A woman who helped to shape many young lives throughout the Isle celebrates her hundredth birthday today.
Former schoolteacher Miss Marjorie Trimingham will enjoy some “wine and a bit of cake” for her landmark celebration, with family and friends, at her current home, Cumberworth Lodge in Haxey.
One person who will share her special date, along with her nephew Alwyn Kershaw and his wife Lesley, will be her friend Tony Catherall of Epworth, who described her as a “gentle, charming and personable lady with a terrific memory.”
Miss Trimingham was born on March 6, 1914, the youngest of eight children in High Street, Epworth. Her parents were Herbert and Betsy Trimingham. She grew up there, attending Goole Grammar School, then went on to teach at Owston Ferry before joining staff at Epworth’s County Primary School, known more commonly as The Board School. She finished her career in the South Axholme school.
“As a girl, Marjorie told me her father would send her to the gas works on Tottermire Lane to ask them to turn up the pressure for the power saw when he was to make coffins, as he was a joiner and builder,” said Mr Catherall. “Her father was also the secretary of the National Farmers’ Union.”
For several years (at first reluctantly) Miss Trimingham performed with the Mowbray Players, and featured in 10 of their 17 productions. Her first role was as Lady Lucas in Pride and Prejudice. Her brother Clifford was in 11 shows.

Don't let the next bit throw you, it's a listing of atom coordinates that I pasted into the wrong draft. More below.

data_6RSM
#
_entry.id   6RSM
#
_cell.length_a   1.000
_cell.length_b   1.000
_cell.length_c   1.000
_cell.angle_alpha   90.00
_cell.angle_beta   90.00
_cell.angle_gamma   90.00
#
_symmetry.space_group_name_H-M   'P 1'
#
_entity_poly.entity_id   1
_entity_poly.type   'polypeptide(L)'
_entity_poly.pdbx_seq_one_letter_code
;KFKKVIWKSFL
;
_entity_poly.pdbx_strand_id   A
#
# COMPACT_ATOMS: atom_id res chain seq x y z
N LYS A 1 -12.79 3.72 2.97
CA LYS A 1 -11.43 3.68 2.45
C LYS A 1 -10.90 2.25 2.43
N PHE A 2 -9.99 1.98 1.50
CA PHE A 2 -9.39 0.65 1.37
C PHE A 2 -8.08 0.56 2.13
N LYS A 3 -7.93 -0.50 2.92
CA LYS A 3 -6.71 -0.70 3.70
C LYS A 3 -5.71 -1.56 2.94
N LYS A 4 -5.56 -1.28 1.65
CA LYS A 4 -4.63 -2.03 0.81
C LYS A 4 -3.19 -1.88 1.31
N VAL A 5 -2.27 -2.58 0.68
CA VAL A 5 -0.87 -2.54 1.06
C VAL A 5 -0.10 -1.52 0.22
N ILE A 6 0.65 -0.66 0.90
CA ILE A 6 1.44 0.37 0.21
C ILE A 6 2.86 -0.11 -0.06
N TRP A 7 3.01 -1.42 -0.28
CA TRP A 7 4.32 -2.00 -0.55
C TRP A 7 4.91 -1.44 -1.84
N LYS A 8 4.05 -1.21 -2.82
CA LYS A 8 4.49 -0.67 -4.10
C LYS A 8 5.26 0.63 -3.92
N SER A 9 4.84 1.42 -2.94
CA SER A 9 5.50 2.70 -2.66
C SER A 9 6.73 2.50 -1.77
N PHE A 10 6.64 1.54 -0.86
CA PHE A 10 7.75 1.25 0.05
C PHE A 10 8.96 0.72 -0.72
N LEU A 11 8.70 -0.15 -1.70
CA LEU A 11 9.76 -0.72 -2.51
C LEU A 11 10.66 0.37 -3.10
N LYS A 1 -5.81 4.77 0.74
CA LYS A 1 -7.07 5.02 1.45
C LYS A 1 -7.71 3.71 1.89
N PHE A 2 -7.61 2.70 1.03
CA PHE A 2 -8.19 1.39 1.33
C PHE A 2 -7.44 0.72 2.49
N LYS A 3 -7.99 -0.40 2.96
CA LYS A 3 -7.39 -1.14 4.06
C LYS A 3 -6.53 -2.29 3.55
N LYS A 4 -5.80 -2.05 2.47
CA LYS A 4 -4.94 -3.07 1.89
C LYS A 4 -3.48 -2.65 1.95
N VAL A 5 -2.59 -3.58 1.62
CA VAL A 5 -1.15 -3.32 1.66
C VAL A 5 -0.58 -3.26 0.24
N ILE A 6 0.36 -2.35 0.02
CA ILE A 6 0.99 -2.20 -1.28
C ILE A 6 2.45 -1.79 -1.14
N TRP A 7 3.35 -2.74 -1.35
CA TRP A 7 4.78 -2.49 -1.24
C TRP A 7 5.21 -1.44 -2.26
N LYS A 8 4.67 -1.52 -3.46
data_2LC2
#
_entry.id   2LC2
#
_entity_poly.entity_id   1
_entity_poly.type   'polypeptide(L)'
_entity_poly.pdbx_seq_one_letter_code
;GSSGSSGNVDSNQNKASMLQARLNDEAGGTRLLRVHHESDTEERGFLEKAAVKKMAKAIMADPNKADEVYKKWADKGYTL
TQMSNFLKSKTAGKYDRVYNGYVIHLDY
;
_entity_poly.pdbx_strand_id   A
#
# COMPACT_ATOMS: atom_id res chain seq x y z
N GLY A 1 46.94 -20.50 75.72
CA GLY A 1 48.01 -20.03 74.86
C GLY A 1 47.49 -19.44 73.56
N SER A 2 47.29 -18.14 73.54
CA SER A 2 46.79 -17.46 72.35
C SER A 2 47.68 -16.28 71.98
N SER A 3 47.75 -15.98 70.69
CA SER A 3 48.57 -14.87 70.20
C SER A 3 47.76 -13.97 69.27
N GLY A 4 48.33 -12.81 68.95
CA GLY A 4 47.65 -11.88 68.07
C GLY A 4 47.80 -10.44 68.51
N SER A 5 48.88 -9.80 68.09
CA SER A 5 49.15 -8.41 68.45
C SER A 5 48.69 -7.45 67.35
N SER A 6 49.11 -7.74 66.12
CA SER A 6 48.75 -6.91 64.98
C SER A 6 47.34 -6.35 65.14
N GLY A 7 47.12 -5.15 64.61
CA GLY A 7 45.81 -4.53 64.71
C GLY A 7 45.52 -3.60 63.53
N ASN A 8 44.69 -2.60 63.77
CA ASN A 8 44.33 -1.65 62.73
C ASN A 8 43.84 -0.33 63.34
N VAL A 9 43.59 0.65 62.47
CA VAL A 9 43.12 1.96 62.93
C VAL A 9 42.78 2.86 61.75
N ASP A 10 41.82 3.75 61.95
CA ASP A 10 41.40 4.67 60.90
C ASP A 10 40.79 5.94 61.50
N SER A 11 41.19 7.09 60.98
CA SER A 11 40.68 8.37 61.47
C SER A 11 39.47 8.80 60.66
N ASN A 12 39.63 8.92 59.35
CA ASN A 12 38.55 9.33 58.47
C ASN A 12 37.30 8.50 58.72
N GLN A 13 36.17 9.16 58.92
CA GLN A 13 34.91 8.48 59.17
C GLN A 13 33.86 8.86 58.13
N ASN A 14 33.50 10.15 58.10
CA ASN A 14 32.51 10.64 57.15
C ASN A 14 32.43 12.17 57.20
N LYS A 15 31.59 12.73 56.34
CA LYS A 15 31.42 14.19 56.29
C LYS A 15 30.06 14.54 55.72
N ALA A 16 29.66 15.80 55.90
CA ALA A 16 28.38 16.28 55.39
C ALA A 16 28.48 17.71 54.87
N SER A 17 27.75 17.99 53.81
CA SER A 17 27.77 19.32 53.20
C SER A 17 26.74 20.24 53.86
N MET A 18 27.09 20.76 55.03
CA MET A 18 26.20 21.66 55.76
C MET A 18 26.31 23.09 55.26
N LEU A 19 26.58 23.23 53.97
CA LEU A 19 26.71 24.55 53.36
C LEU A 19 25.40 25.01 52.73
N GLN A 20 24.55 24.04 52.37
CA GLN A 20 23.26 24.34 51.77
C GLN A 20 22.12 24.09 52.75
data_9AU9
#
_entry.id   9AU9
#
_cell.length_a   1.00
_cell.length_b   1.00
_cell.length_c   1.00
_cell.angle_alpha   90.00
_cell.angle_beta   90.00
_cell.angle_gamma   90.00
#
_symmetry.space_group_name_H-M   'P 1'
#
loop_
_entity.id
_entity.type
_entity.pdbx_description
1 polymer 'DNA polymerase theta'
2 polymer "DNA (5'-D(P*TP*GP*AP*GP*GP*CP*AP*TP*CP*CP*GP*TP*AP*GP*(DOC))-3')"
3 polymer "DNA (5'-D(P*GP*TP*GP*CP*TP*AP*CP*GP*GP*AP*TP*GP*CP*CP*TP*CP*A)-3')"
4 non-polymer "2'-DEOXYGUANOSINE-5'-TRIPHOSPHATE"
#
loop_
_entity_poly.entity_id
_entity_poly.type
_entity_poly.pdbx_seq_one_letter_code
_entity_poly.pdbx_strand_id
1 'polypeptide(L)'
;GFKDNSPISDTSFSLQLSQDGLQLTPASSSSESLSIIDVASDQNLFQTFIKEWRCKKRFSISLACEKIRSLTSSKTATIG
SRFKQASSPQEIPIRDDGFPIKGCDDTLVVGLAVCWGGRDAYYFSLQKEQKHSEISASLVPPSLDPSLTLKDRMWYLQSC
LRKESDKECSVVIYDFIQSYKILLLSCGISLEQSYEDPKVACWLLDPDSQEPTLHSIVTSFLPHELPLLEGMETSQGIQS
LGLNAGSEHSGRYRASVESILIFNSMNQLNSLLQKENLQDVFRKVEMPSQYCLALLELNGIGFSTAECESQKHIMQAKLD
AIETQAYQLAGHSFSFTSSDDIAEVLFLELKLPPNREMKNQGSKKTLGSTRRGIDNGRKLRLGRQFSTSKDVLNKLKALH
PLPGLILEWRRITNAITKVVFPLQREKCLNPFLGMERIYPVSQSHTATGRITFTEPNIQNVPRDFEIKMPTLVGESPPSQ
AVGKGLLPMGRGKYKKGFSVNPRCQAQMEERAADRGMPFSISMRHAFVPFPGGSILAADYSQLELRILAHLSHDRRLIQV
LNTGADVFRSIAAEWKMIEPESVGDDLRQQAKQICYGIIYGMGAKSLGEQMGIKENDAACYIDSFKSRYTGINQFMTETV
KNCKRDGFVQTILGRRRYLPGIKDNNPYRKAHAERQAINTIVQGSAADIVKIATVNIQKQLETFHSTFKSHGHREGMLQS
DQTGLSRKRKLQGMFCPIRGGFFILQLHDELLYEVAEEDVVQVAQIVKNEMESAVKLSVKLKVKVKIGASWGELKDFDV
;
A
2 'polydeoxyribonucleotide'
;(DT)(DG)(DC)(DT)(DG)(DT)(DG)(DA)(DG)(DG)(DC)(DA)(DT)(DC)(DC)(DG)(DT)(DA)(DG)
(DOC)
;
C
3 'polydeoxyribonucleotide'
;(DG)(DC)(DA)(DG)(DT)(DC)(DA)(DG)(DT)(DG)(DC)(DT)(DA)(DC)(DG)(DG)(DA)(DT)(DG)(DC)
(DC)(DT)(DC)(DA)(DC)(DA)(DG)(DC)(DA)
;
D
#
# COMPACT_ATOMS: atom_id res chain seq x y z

Mr Catherall said: “Marjorie told me that those were among the happiest years of her life. And she told me she never married because she simply “never found Mr Right.”
As a teacher, he said Miss Trimingham carried a reputation for being “fair, firm and friendly”. Because of their shared interest in history she gave him a local postcard collection containing many Epworth scenes, and photographs that depict social history throughout her 100 years in the Isle.
Miss Trimingham was a keen member of Epworth Civic Society and following her retirement from teaching in 1974 she enjoyed travelling the country with a friend.
“Marjorie has influenced so many people. She had pupils who are now in their eighties,” added Mr Catherall. “I always look forward to visiting her and our interesting chat. She has seen such change during her life.”